John Hageman covers local business and North Dakota politics. He attended the University of Minnesota in the Twin Cities, where he studied journalism and political science, and he previously worked at the Bemidji Pioneer.
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Dave Hughes, the Karlstad, Minn., Republican facing longtime Democratic Congressman Collin Peterson in November's election, said Tuesday his lack of name recognition is his biggest obstacle in unseating his opponent. Hughes, a retired Air Force officer who works for General Atomics at Grand Forks Air Force Base, visited the Herald's editorial board Tuesday. He discussed his political beliefs as a constitutional conservative and his outlook on the race.
Grand Forks City Council members signaled their support for a massive fertilizer plant that's in the works, but project planners acknowledge they face financial obstacles. The City Council voted Monday to extend a letter of intent with Northern Plains Nitrogen, which is planning to build a fertilizer plant on a 320-acre site in northwest Grand Forks, until June 30. The agreement includes provisions on water supply and wastewater discharge permitting.
As Julie LeFever toured the Wilson M. Laird Core and Sample Library on the UND campus last week, she noted a gap in the concrete floor. Each side had a slightly different shade of gray, denoting where construction crews added 28,000 square feet of warehouse space. Towering above LeFever were shelves filled to the brim with cardboard boxes containing rock cores and samples. But in the newly built section of the warehouse, the shelves were largely empty. "We're building for the future," said LeFever, the core library's director.
As Julie LeFever toured the Wilson M. Laird Core and Sample Library on the UND campus last week, she noted a gap in the concrete floor. Each side had a...
Pullout numbers for use in display: July unemployment rate in Grand Forks County: 2.3 percent There were 208 openings for sales and related jobs in the northeast region of North Dakota in August. Main story: The Halloween displays are up in the Grand Forks SuperTarget store, but the retailer already has its sights set on the later holiday shopping season.
THIEF RIVER FALLS—As Dave Doherty walked through Digi-Key Electronics' Thief River Falls headquarters this week, he shared a joke with a worker and slapped him on the back. "I walk down the hall and my cheeks are sore at the end of the day from saying 'hello' and 'good afternoon,'" he said.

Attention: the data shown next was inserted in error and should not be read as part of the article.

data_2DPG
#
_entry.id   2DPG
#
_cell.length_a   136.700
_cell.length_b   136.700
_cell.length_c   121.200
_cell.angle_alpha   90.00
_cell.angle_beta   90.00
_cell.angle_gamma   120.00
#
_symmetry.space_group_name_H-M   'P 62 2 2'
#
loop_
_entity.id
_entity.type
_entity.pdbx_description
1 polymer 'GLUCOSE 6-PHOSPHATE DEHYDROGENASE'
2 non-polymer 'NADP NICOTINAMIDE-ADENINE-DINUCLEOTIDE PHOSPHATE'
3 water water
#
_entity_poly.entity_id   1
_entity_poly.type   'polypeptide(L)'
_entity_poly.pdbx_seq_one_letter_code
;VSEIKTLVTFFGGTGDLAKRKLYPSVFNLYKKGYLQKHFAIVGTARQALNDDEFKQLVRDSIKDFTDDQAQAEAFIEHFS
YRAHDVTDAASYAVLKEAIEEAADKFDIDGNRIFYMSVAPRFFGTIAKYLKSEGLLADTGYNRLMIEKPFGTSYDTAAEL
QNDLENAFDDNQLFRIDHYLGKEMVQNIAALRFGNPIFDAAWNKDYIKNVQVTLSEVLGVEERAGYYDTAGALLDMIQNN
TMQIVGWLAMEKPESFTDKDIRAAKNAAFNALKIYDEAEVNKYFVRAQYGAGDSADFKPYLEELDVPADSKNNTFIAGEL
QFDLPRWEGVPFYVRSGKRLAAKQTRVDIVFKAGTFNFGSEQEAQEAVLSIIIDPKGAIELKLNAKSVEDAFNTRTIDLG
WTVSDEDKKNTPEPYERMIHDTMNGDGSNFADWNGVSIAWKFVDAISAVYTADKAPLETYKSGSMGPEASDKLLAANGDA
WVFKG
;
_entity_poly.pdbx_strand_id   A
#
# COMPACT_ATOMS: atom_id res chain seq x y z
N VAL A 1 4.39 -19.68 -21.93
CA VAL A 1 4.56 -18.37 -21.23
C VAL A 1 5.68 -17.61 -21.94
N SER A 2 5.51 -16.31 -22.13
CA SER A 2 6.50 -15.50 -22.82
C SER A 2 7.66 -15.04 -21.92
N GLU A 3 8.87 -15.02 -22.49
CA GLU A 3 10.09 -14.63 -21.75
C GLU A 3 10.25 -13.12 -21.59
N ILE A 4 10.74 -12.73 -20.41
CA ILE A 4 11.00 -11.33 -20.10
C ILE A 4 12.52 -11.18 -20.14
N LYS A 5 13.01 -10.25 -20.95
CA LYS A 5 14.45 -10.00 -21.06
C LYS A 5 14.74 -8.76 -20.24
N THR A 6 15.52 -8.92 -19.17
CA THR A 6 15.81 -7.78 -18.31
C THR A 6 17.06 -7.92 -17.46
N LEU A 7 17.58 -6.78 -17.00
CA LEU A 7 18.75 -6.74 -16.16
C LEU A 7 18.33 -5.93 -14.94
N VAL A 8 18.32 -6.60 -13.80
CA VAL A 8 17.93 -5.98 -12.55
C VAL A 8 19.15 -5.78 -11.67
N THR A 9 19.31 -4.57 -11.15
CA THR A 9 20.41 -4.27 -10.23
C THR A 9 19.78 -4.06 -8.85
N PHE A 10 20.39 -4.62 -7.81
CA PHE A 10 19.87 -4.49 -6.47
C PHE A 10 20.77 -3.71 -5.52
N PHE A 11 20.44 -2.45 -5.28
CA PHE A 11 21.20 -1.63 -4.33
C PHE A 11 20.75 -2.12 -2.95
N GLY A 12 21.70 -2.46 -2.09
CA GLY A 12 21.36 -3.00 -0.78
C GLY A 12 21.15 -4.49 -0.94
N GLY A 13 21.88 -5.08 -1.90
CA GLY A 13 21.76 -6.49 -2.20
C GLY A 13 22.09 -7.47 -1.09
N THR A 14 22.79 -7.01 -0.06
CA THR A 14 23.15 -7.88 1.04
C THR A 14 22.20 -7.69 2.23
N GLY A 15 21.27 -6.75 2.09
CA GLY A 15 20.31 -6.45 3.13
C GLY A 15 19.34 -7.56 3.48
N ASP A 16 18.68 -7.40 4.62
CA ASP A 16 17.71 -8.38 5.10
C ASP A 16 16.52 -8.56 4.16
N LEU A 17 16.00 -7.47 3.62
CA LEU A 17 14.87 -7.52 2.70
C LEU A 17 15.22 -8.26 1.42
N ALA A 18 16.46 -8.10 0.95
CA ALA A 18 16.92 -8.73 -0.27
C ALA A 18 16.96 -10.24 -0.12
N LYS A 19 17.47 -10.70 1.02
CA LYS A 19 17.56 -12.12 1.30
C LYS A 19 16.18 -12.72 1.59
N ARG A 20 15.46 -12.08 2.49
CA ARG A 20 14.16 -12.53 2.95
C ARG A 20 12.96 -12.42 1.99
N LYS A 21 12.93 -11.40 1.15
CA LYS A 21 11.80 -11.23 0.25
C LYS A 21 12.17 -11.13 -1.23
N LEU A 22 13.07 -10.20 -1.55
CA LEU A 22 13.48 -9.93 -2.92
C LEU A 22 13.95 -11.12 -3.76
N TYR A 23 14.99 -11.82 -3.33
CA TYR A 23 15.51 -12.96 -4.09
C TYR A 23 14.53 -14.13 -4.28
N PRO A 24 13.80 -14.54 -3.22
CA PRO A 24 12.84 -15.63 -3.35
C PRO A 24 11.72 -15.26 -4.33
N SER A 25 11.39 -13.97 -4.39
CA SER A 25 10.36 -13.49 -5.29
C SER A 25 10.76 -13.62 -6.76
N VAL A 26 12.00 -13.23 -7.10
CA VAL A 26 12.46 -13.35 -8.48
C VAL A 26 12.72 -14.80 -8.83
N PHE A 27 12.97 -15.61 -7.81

Darcy's Cafe was recognized last week as the best diner in North Dakota. Business Insider's list was compiled with the mobile app Foursquare. While it didn't elaborate on why Darcy's was picked, cafe owner Michelle Hajicek said such recognitions help drive word-of-mouth traffic and social media buzz. "I really don't need to advertise," Hajicek said. "It seems like one person sees it, and they share it, and it gets shared and shared." Hajicek will have owned Darcy's for a year in November.
A limited-edition beer that debuted at Rhombus Guys Brewing Co. this week features ingredients from the Red River Valley. The Grand Forks brewpub received a batch of malt from Vertical Malt, a startup based in Crookston that uses barley grown outside Fisher, Minn. Adam Wagner, who runs Vertical Malt with his father, Tim, said they hope to run test batches on a larger system by the end of November. That will allow them to produce about two tons of malt a week, which should be enough to satisfy a couple of local breweries.
A children's speech and language clinic opened a second Grand Forks location this month. Quotable Kids Speech and Language Clinic expanded to 220 N. Fourth St., just across the street from Grand Forks City Hall. It's keeping its 2600 DeMers Ave. location, which is next to the Columbia Road overpass, owner Andrea Volk said. "We needed a little bit more space," she said. "We have only two treatment rooms in our space on DeMers." Volk said they plan to focus more on group sessions at the downtown location.
BISMARCK—North Dakota will offer an affidavit to voters who don't bring an identification to the polls, a federal judge ruled Tuesday. U.S. District Court Judge Daniel Hovland's order comes roughly a month and a half after he said North Dakota couldn't implement its voter ID laws without offering some kind of "fail-safe" mechanism. Seven members of the Turtle Mountain Band of Chippewa sued Secretary of State Al Jaeger in January, arguing the voter ID laws passed by the Republican-controlled Legislature in 2013 and 2015 disproportionately burden Native Americans.